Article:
In Cambridgeshire, UK. I've recently had a few notices go up around my village, near farms with public footpaths, and small green spaces that local villagers roam across regularly, stating:

An application to deposit a map and statement under section 31(6) of the Highways Act 1980 and Section 15A(1) of the Commons Act 2006 has been made in relation to the land (or lands) described below and shown blue on the accompanying map.

PLEASE NOTE: This deposit may affect rights over the land described below. Deposits made under section 31(6) of the Highways Act 1980 may prevent deemed dedication of public rights of way over such land under section 31(1) of that Act. Please see guidance at http://www.defra.gov.uk/rural/protected/greens/ for further information.)[sic]

It goes on to mention the location, dates, and people who applied. With an attached map that outlines the areas affected. And also says the register can be accessed at the local office (at times nobody with a full-time job could reasonably get there, go figure) or online at the following site: Landowner deposits.

What do these deposits mean? I've looked at the links and cited acts, but it's really not clear to me. The various areas being deposited include public footpaths and greens that are generally treated like 'common land' (but I guess actually aren't).

Are they simply asserting their right over the land in case they want to use it in the future? Will these deposits invalidate existing public footpaths, or rights of way, etc.? I'm slightly worried the greens that the whole village actively enjoy, and the public footpaths that I moved here for are going to have houses built on them or perhaps something else.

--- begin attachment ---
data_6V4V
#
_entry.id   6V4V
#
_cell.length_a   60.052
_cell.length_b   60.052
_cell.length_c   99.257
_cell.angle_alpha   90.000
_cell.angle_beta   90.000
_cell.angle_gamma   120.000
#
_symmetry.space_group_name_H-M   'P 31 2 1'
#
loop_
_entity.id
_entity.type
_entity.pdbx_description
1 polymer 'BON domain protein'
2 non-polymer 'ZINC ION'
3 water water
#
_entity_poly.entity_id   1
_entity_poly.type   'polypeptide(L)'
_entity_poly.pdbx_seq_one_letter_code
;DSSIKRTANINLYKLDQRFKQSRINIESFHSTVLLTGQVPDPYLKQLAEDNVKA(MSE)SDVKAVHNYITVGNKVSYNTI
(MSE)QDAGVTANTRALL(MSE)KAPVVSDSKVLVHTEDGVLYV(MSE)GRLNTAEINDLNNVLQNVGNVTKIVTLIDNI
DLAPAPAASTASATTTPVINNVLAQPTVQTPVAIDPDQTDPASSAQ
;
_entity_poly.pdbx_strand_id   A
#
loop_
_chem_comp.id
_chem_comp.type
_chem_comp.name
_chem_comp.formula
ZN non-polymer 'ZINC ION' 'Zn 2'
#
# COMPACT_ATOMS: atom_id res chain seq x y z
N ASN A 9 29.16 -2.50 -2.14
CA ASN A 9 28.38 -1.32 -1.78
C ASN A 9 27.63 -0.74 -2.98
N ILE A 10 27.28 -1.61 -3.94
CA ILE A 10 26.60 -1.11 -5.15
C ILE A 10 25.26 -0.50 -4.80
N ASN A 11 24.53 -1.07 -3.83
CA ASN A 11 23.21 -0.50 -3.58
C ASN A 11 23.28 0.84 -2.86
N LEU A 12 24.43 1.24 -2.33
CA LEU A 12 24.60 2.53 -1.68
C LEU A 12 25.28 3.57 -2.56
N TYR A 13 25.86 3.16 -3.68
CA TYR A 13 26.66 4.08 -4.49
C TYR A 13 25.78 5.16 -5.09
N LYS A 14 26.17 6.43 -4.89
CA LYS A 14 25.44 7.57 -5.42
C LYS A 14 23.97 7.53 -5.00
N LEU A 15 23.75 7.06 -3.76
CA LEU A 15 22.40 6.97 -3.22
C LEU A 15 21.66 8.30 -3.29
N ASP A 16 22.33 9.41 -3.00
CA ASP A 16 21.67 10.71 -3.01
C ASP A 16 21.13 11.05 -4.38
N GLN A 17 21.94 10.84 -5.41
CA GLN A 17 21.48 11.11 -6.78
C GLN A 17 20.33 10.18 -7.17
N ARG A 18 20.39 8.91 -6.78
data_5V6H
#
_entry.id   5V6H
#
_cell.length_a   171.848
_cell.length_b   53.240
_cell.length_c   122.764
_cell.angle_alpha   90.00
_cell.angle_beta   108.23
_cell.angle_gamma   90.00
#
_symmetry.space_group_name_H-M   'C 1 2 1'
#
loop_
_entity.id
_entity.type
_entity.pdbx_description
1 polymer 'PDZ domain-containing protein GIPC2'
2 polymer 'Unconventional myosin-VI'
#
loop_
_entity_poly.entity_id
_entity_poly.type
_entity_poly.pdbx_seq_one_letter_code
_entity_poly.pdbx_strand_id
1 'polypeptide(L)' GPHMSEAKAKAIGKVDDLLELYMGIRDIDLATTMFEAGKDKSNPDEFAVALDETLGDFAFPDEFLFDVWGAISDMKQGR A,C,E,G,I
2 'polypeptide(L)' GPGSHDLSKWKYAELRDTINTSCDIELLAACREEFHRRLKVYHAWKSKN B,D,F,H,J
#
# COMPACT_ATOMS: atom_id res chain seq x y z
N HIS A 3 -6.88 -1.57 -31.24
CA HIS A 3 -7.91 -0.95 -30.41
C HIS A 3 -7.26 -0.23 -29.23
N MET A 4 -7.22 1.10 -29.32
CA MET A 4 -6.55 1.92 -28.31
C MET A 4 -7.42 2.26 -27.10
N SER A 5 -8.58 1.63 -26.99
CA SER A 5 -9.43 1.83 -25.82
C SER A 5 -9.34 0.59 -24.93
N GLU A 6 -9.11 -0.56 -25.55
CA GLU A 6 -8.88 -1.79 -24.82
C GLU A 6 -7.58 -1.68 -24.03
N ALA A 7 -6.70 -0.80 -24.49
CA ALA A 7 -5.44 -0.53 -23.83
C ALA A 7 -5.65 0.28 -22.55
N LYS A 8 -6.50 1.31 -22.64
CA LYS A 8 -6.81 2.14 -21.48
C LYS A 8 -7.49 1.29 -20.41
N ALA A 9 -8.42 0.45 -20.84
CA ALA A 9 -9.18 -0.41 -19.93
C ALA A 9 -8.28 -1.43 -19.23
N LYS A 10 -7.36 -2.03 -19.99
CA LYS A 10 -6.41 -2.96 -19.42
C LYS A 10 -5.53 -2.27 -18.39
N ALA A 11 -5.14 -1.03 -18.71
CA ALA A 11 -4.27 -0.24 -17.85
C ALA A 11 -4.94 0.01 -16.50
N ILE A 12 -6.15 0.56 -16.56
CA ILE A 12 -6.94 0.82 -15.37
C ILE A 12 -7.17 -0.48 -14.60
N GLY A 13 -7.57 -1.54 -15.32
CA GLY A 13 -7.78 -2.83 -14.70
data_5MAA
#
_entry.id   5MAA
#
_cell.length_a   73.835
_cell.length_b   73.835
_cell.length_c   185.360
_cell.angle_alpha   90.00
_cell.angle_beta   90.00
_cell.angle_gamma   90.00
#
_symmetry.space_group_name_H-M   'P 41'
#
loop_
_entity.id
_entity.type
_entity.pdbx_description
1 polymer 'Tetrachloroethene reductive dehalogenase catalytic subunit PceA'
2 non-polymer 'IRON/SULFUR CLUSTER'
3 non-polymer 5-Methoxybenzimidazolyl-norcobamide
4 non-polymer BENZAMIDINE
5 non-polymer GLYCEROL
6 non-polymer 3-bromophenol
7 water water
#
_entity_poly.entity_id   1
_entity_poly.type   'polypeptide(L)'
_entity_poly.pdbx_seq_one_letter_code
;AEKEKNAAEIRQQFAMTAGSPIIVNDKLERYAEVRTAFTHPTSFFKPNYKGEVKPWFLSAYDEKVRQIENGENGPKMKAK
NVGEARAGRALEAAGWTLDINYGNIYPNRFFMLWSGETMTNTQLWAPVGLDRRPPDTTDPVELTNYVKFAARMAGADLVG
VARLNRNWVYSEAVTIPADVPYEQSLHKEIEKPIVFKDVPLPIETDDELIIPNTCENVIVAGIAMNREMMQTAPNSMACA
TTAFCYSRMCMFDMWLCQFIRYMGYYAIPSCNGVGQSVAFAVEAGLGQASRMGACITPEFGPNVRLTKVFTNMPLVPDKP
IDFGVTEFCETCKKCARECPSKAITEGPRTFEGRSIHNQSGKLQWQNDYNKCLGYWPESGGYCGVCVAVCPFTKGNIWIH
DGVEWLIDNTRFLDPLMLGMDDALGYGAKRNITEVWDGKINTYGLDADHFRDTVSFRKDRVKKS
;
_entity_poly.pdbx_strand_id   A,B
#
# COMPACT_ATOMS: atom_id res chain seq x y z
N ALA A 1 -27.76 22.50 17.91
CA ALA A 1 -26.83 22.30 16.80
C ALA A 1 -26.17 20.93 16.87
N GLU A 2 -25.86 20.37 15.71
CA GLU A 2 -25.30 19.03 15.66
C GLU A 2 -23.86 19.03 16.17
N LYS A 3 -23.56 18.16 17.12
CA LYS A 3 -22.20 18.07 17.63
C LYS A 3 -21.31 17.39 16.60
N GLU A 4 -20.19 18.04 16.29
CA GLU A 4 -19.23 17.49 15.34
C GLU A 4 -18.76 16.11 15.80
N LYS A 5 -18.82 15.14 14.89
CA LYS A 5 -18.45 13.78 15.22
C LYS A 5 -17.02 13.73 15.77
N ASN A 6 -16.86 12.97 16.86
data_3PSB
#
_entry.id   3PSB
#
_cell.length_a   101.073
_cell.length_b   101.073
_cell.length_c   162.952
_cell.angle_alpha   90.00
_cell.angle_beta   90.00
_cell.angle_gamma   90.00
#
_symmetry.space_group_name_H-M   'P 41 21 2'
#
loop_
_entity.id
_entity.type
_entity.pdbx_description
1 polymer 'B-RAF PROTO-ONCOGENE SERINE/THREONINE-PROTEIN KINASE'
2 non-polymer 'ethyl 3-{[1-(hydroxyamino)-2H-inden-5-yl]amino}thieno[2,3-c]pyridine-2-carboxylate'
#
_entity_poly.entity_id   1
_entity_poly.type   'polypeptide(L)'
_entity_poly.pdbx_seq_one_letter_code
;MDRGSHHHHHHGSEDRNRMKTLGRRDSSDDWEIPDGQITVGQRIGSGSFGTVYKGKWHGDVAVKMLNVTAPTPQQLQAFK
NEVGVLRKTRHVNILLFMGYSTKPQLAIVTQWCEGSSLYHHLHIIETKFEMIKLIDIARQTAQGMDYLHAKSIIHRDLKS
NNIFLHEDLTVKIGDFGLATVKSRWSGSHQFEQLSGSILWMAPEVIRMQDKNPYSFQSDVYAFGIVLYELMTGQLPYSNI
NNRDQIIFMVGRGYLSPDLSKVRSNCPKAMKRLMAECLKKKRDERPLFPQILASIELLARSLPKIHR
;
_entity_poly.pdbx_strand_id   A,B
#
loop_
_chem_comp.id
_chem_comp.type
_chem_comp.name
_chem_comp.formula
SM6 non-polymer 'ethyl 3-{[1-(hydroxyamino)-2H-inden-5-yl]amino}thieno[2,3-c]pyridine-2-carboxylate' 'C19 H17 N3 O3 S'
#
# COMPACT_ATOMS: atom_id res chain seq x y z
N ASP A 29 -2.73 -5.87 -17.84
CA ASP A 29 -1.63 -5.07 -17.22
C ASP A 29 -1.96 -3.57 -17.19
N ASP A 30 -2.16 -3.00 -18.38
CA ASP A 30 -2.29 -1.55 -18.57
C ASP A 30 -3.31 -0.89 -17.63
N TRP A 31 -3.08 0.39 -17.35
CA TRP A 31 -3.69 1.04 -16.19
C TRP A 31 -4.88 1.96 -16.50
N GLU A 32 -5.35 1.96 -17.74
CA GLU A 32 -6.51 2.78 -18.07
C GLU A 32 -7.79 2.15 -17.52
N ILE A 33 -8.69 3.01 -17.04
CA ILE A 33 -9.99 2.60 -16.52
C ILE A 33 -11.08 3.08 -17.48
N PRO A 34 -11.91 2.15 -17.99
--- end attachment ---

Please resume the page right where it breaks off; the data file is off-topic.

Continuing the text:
1 Answer 1


"Common land" is an area of law that is both complex and changing. Roughly speaking, any green space which people have been treating as public for many years can (by application to the court) be made a common, which means that there has to be public access, and it cannot be used for anything incompatible with public enjoyment. However nice this sounds for walkers, it is not good for landowners (a farmer may find that because he did not stop people walking dogs round one of his fields, he is suddenly not allowed either to plough it or to keep livestock there), so there is a procedure, called depositing, which keeps the land private.

If you want to keep the land available as a green (put another way, to take land away from the person who owns and maintains it), you will need, as a start, to take time off work to inspect the plans and find out what is actually being done. You could then form some sort of group and [hire a lawyer to] oppose the deposit and/or apply to make the land common; the result will depend on what you can prove the public have been doing there, and for how long.

Rights of way are entirely separate. If there is already a right of way along a particular footpath it cannot be extinguished, but if there is not, and the path depends on the goodwill of the landowner, then he can clearly withdraw his consent and close the path. (Assumed rights of way, where the public use a path, can become statutory; but the process is simpler and older.) The county council will have a map (and possibly a department) where you can find out what is and is not a right of way.

  • Most local authorities have now made copies of their definitive rights of way maps more easily available under open licenses, which are then plotted by useful services. If you want them for information, you can look at rowmaps.com (for example); only for actual legal issues should you need to consult the council's own highways dept. or map
    – Chris H
    Commented Nov 15, 2022 at 11:02

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